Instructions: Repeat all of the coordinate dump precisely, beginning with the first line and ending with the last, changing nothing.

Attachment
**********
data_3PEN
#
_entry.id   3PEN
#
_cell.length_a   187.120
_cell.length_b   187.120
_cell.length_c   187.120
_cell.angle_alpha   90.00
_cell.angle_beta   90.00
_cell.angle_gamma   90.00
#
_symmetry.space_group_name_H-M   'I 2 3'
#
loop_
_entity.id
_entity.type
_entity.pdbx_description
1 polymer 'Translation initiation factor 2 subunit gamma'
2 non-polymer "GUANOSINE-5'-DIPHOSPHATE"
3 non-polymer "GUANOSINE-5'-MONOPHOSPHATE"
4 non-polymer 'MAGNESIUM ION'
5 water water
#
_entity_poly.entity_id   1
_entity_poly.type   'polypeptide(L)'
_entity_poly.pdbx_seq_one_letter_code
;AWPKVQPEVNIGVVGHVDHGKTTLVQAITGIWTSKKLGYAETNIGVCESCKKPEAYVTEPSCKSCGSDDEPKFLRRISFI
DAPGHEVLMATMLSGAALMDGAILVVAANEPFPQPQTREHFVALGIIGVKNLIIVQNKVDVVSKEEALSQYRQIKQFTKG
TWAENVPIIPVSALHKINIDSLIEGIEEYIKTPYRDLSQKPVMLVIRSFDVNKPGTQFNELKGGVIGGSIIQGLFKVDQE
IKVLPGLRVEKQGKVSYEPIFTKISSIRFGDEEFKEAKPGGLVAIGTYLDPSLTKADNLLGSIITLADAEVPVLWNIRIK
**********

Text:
data_3PEN
#
_entry.id   3PEN
#
_cell.length_a   187.120
_cell.length_b   187.120
_cell.length_c   187.120
_cell.angle_alpha   90.00
_cell.angle_beta   90.00
_cell.angle_gamma   90.00
#
_symmetry.space_group_name_H-M   'I 2 3'
#
loop_
_entity.id
_entity.type
_entity.pdbx_description
1 polymer 'Translation initiation factor 2 subunit gamma'
2 non-polymer "GUANOSINE-5'-DIPHOSPHATE"
3 non-polymer "GUANOSINE-5'-MONOPHOSPHATE"
4 non-polymer 'MAGNESIUM ION'
5 water water
#
_entity_poly.entity_id   1
_entity_poly.type   'polypeptide(L)'
_entity_poly.pdbx_seq_one_letter_code
;AWPKVQPEVNIGVVGHVDHGKTTLVQAITGIWTSKKLGYAETNIGVCESCKKPEAYVTEPSCKSCGSDDEPKFLRRISFI
DAPGHEVLMATMLSGAALMDGAILVVAANEPFPQPQTREHFVALGIIGVKNLIIVQNKVDVVSKEEALSQYRQIKQFTKG
TWAENVPIIPVSALHKINIDSLIEGIEEYIKTPYRDLSQKPVMLVIRSFDVNKPGTQFNELKGGVIGGSIIQGLFKVDQE
IKVLPGLRVEKQGKVSYEPIFTKISSIRFGDEEFKEAKPGGLVAIGTYLDPSLTKADNLLGSIITLADAEVPVLWNIRIK